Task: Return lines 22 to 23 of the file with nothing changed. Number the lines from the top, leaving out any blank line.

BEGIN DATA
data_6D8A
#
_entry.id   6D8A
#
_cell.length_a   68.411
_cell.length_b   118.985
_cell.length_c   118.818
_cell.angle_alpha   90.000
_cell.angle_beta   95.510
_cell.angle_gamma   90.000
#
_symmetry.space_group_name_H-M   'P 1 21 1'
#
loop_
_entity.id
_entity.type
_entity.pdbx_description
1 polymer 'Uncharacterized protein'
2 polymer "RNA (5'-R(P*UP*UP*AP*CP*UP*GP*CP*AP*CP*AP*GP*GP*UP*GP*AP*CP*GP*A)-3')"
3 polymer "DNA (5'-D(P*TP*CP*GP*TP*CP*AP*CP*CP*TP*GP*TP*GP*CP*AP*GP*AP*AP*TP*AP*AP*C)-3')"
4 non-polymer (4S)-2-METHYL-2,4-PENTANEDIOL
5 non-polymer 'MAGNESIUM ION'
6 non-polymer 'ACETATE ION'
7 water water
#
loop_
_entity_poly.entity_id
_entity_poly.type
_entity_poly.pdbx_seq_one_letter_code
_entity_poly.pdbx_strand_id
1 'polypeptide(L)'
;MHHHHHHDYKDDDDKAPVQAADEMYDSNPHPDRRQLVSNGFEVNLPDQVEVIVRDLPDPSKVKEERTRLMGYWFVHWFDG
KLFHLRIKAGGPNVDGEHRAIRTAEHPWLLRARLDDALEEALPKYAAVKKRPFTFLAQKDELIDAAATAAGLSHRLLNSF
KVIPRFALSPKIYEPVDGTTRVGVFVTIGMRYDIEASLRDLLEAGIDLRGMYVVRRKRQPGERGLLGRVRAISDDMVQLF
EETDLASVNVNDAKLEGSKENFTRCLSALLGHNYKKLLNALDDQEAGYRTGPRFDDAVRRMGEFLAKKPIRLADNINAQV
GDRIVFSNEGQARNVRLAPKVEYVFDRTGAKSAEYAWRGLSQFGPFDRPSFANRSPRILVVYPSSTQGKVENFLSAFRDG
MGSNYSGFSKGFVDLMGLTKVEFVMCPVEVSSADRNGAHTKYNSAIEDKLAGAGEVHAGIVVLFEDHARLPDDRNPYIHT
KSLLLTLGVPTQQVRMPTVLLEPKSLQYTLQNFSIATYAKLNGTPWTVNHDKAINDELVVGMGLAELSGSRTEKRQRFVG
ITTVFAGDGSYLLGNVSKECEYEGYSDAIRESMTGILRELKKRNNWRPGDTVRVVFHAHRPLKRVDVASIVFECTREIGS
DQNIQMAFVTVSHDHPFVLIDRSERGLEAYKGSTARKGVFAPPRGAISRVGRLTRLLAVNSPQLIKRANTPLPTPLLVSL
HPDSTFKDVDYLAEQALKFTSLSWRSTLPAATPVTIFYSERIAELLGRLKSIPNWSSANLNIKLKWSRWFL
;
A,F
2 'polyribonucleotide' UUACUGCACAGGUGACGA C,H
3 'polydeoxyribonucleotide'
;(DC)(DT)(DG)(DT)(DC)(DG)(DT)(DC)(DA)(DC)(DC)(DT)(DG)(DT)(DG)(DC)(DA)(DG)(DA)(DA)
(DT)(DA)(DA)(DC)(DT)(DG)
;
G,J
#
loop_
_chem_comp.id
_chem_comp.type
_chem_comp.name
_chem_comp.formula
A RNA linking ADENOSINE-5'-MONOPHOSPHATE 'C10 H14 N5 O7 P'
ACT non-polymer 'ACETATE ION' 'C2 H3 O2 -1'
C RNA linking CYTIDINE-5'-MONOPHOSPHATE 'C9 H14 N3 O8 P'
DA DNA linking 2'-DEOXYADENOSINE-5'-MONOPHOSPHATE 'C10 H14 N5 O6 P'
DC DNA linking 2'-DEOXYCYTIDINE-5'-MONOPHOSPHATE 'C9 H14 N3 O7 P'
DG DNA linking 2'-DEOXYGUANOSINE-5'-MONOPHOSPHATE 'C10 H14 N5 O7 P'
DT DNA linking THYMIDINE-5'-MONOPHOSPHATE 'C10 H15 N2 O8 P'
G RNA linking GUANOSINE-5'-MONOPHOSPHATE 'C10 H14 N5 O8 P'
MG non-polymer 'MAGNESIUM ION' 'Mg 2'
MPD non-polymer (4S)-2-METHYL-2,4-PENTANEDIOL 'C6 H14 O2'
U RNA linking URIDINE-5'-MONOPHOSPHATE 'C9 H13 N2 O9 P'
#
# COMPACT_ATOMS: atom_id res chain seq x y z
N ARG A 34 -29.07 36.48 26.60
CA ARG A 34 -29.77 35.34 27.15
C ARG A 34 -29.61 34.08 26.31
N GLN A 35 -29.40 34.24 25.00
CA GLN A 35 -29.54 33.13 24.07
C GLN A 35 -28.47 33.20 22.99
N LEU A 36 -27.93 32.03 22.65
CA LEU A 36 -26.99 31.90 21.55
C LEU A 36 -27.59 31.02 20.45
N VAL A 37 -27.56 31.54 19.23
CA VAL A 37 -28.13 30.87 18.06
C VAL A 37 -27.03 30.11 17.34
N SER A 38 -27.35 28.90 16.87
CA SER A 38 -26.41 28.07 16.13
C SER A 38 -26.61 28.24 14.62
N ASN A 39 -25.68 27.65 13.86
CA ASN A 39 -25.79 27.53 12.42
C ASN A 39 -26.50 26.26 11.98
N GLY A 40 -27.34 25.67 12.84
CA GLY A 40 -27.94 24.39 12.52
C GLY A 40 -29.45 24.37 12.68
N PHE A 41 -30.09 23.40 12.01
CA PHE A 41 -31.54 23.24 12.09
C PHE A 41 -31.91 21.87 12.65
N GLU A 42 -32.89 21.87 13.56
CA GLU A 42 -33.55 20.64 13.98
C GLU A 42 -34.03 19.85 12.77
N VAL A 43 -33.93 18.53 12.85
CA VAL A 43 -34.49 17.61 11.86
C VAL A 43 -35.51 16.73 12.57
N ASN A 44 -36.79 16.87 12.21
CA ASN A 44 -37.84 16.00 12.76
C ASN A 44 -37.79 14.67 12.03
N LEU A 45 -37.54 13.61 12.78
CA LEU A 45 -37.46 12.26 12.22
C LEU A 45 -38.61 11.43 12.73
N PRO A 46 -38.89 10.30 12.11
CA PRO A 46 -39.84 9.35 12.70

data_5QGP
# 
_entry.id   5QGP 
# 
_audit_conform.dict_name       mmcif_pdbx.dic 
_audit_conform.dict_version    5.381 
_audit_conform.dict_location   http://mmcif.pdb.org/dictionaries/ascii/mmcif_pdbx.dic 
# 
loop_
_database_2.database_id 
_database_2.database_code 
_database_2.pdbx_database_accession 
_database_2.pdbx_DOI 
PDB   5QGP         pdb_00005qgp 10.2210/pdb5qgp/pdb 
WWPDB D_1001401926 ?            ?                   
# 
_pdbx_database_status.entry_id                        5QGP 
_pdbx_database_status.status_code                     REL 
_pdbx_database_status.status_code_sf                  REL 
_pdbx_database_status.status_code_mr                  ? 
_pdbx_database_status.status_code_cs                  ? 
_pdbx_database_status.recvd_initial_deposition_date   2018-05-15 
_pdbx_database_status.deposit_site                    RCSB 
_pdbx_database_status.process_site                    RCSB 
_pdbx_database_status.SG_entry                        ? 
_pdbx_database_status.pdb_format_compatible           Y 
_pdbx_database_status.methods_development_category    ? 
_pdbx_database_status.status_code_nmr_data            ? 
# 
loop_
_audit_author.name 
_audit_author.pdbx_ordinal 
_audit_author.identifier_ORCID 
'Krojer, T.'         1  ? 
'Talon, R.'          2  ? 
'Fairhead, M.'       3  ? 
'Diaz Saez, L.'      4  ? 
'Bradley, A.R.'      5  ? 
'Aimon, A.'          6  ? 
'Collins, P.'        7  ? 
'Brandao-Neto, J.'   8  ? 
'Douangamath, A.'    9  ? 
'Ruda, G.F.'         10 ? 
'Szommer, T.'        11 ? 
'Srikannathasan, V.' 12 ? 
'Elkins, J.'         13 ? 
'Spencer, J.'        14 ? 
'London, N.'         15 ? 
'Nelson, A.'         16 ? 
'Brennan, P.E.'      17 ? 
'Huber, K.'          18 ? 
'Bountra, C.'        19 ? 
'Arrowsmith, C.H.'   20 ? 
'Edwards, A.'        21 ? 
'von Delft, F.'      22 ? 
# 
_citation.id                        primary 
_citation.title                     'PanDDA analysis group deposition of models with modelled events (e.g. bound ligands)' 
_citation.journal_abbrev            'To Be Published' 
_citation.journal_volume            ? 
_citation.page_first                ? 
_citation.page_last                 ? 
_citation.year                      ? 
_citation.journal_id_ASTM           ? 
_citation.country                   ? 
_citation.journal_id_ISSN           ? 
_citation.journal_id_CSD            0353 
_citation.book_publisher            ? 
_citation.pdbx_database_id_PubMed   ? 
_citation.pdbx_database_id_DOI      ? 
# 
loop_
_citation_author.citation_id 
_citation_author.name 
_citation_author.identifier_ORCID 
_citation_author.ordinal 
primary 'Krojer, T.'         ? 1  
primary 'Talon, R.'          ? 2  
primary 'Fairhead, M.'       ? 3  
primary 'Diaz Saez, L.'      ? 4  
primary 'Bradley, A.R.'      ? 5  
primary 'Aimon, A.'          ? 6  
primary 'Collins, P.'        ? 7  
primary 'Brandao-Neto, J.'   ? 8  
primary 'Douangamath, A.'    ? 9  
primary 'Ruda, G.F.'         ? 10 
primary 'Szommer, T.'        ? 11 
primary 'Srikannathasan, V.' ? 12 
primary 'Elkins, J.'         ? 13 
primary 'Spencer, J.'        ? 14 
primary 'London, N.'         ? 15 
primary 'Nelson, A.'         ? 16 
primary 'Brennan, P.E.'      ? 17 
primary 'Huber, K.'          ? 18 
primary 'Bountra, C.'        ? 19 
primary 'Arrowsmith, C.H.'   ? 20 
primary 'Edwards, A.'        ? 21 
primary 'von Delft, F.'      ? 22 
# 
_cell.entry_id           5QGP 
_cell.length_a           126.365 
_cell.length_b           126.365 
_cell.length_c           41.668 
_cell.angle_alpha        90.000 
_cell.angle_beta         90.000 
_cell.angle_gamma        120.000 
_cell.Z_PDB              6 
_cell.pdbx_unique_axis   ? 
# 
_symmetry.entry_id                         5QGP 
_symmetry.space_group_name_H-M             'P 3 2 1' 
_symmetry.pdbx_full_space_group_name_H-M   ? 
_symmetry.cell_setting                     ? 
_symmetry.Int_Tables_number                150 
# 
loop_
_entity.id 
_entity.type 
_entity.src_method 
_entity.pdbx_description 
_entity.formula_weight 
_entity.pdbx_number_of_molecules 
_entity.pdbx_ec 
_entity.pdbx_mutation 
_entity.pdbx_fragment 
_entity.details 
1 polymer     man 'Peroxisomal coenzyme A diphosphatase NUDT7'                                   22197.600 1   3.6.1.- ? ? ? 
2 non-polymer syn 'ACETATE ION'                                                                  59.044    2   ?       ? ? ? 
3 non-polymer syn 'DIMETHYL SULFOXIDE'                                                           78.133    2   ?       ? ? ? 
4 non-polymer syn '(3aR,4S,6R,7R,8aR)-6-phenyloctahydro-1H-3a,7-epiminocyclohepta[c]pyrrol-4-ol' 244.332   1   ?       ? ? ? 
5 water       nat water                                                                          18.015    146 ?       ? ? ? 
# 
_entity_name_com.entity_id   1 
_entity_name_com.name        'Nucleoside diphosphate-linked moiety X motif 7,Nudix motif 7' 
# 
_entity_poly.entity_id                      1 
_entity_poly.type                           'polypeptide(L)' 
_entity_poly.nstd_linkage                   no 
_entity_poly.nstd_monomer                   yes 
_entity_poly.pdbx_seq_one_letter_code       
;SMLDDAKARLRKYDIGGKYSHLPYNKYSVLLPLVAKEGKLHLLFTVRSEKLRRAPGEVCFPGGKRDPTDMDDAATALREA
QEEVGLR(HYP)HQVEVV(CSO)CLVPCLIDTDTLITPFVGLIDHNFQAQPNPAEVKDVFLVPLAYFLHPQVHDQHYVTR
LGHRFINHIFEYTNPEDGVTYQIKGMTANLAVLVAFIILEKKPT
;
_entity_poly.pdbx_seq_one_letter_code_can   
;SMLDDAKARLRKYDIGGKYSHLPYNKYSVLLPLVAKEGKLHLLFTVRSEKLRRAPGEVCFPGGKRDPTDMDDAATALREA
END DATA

5 non-polymer 'MAGNESIUM ION'
6 non-polymer 'ACETATE ION'